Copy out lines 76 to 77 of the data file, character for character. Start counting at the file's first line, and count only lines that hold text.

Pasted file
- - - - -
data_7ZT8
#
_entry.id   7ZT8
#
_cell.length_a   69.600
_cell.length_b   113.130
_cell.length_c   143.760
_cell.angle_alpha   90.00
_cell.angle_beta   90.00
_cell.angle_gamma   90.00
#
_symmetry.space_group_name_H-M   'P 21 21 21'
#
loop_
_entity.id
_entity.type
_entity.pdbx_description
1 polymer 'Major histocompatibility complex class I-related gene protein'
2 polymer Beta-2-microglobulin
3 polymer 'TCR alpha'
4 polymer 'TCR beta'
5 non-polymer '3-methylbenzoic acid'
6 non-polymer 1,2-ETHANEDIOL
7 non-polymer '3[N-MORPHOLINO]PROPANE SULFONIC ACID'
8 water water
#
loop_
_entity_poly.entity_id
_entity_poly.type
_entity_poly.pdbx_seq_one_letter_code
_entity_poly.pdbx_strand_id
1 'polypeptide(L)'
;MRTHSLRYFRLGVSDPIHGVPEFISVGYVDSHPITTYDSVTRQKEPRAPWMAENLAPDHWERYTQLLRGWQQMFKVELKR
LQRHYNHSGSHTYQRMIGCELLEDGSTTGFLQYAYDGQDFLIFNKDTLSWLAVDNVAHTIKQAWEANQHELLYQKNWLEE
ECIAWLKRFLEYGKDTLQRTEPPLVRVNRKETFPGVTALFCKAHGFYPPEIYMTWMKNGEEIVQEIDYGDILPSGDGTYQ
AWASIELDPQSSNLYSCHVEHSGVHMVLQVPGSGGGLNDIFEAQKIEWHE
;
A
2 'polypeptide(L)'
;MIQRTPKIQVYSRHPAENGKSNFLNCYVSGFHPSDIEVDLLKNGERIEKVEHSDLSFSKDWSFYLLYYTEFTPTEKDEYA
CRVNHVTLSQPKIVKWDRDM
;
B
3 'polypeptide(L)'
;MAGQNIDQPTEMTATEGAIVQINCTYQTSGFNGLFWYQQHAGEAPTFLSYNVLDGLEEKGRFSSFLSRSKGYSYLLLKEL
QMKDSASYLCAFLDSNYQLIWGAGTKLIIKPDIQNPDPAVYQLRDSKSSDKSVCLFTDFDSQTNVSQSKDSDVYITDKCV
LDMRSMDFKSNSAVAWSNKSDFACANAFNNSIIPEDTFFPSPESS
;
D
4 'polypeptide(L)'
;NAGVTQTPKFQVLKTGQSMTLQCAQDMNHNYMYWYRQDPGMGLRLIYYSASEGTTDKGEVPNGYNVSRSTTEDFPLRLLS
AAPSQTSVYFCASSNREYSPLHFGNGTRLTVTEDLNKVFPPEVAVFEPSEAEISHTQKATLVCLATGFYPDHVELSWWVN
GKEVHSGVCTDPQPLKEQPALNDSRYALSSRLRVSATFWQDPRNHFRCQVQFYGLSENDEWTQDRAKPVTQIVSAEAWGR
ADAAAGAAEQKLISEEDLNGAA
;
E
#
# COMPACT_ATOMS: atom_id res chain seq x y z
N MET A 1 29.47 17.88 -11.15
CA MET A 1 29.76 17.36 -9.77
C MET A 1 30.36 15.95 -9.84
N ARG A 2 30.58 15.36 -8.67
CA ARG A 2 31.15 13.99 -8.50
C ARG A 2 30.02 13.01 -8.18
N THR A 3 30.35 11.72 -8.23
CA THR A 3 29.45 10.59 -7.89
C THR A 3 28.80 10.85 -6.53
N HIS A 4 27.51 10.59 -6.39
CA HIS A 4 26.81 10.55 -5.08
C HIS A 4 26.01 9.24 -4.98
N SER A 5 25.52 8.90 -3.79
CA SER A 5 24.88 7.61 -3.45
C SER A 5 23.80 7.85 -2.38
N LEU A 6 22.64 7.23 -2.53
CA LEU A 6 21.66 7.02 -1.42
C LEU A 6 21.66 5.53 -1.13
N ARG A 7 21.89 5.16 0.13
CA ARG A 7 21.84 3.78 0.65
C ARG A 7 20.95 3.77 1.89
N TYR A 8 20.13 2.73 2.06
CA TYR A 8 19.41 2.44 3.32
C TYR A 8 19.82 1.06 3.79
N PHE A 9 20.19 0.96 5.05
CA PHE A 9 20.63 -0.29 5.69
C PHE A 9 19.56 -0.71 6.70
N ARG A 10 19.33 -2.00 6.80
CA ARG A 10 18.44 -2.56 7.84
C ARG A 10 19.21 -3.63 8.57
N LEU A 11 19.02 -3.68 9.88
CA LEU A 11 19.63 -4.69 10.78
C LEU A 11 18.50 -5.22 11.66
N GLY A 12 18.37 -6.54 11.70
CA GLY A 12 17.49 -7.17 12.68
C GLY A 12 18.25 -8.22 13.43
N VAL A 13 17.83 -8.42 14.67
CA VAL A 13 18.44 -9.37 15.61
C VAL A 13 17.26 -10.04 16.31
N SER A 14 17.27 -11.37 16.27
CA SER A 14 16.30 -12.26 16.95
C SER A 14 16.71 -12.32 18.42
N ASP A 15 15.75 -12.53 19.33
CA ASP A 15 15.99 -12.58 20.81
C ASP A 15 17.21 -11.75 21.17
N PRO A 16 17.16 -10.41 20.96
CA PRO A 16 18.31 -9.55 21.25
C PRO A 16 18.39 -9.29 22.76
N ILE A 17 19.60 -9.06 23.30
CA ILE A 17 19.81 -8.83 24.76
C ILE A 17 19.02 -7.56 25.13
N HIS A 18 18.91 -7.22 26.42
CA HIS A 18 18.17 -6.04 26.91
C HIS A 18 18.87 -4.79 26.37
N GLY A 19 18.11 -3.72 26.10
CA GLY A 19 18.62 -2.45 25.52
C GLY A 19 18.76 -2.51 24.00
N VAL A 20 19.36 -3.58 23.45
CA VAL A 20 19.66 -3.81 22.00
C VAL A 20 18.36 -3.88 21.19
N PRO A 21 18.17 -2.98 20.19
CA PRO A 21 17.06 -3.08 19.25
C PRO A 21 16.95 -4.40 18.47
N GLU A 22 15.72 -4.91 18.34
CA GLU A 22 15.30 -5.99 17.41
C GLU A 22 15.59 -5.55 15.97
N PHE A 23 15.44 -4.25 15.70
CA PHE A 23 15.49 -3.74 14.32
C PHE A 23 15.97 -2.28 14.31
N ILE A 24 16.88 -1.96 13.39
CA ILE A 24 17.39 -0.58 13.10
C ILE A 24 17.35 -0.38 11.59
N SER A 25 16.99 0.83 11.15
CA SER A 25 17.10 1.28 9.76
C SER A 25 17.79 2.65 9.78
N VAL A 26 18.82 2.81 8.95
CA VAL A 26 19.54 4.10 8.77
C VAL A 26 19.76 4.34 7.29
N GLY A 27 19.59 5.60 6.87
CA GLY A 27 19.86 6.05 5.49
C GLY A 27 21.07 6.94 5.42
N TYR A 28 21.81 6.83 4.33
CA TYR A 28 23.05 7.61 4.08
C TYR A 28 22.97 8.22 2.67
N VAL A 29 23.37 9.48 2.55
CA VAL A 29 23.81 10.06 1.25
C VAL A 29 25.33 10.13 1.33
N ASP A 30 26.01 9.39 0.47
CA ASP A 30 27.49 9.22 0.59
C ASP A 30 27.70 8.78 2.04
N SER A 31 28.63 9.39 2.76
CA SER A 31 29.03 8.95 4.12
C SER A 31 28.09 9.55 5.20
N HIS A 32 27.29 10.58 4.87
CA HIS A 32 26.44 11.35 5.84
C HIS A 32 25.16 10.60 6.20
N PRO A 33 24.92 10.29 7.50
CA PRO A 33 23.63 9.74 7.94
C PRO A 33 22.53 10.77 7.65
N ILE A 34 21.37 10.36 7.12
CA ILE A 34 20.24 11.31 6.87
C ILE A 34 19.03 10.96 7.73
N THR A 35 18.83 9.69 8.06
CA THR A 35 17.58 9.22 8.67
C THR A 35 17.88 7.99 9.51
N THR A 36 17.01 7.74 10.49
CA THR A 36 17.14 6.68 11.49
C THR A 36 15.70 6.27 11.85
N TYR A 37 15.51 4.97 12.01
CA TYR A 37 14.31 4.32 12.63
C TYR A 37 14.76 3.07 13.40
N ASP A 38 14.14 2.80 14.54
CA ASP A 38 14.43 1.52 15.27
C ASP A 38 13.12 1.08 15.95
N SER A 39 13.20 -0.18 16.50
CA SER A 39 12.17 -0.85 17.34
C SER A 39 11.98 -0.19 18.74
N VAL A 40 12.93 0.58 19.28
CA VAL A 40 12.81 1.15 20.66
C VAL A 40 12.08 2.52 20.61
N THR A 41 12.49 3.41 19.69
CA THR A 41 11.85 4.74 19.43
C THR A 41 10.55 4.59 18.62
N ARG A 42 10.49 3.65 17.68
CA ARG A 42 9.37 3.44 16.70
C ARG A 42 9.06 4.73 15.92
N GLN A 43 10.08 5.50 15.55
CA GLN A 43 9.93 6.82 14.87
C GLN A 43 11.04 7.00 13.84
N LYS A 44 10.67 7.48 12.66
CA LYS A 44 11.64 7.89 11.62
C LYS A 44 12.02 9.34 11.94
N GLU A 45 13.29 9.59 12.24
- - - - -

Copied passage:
C LEU A 6 21.66 5.53 -1.13
N ARG A 7 21.89 5.16 0.13